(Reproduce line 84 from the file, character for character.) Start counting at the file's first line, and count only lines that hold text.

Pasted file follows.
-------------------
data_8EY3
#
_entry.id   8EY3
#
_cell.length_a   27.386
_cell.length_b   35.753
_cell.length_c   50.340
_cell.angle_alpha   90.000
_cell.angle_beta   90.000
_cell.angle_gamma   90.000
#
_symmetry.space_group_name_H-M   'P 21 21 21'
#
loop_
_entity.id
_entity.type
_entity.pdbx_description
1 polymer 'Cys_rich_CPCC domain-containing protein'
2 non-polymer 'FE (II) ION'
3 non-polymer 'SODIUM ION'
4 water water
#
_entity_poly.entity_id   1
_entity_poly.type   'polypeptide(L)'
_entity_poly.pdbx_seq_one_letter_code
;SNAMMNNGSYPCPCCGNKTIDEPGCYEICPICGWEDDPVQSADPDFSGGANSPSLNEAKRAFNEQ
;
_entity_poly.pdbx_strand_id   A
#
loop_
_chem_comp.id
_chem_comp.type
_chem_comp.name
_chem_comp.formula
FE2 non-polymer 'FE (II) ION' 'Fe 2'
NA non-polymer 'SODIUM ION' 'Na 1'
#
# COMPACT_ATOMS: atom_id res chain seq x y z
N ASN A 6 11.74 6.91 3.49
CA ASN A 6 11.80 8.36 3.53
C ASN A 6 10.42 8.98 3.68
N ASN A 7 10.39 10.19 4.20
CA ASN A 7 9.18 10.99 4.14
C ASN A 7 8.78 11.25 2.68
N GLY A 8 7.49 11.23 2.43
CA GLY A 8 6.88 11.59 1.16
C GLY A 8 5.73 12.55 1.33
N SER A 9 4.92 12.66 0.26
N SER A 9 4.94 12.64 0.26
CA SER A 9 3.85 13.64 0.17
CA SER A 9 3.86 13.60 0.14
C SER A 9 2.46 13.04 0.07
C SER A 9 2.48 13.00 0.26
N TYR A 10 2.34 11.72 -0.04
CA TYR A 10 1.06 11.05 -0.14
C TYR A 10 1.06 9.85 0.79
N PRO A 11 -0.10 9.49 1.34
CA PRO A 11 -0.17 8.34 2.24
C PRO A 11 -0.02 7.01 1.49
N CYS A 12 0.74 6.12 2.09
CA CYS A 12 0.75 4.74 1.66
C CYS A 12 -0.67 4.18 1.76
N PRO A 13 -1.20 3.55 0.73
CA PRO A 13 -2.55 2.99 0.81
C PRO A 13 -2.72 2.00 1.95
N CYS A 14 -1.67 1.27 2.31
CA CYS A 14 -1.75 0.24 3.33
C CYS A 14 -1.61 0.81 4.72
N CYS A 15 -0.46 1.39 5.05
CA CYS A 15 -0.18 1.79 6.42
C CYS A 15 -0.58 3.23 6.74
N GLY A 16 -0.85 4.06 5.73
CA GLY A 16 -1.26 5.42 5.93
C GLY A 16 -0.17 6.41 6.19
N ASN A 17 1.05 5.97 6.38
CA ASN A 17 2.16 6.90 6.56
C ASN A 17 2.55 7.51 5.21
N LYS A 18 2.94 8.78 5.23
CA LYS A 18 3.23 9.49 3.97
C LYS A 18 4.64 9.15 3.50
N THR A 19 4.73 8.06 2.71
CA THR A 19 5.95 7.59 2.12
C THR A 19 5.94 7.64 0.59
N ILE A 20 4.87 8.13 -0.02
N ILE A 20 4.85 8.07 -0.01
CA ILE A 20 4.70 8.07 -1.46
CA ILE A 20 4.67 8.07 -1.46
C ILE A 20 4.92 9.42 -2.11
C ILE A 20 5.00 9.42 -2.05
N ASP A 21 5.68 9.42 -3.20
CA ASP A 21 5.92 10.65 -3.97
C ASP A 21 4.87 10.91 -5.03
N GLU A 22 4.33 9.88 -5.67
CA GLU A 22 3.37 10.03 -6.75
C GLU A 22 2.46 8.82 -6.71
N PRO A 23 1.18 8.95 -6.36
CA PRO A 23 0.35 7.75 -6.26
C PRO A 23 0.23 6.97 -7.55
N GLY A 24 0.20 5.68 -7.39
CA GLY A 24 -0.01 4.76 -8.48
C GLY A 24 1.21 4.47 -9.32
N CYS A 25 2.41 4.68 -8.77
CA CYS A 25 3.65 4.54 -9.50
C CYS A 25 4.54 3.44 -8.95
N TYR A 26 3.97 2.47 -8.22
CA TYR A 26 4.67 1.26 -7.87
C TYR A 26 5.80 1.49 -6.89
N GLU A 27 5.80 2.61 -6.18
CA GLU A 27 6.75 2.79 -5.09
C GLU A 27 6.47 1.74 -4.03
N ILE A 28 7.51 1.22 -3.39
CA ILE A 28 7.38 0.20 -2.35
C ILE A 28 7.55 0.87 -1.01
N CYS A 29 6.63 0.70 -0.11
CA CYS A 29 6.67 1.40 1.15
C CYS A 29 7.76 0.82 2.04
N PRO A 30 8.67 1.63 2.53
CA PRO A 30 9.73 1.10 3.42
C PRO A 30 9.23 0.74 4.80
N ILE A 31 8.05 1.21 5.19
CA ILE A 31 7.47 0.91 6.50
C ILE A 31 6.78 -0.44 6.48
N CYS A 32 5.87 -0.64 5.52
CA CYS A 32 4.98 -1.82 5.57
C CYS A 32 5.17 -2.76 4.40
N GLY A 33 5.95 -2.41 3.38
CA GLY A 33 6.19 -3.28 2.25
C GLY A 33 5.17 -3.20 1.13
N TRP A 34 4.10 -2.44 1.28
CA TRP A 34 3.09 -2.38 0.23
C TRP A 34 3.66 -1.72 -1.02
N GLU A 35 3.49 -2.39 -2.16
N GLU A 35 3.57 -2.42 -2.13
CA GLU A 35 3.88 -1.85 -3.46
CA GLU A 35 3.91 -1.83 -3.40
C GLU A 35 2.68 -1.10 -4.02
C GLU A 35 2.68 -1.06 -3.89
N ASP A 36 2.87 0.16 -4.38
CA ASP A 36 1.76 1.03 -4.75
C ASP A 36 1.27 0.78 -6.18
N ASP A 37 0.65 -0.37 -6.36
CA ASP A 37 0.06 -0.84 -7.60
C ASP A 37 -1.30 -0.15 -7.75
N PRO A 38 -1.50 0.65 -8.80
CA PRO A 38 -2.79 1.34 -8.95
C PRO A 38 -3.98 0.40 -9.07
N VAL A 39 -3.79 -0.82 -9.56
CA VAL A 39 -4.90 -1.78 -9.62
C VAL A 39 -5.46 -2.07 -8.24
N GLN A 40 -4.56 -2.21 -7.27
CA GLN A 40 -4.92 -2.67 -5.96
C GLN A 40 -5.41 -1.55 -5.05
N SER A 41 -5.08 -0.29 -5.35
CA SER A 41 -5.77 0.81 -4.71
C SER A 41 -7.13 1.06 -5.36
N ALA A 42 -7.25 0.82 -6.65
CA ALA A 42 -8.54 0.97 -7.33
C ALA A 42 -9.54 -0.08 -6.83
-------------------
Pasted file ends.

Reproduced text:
N ILE A 20 4.87 8.13 -0.02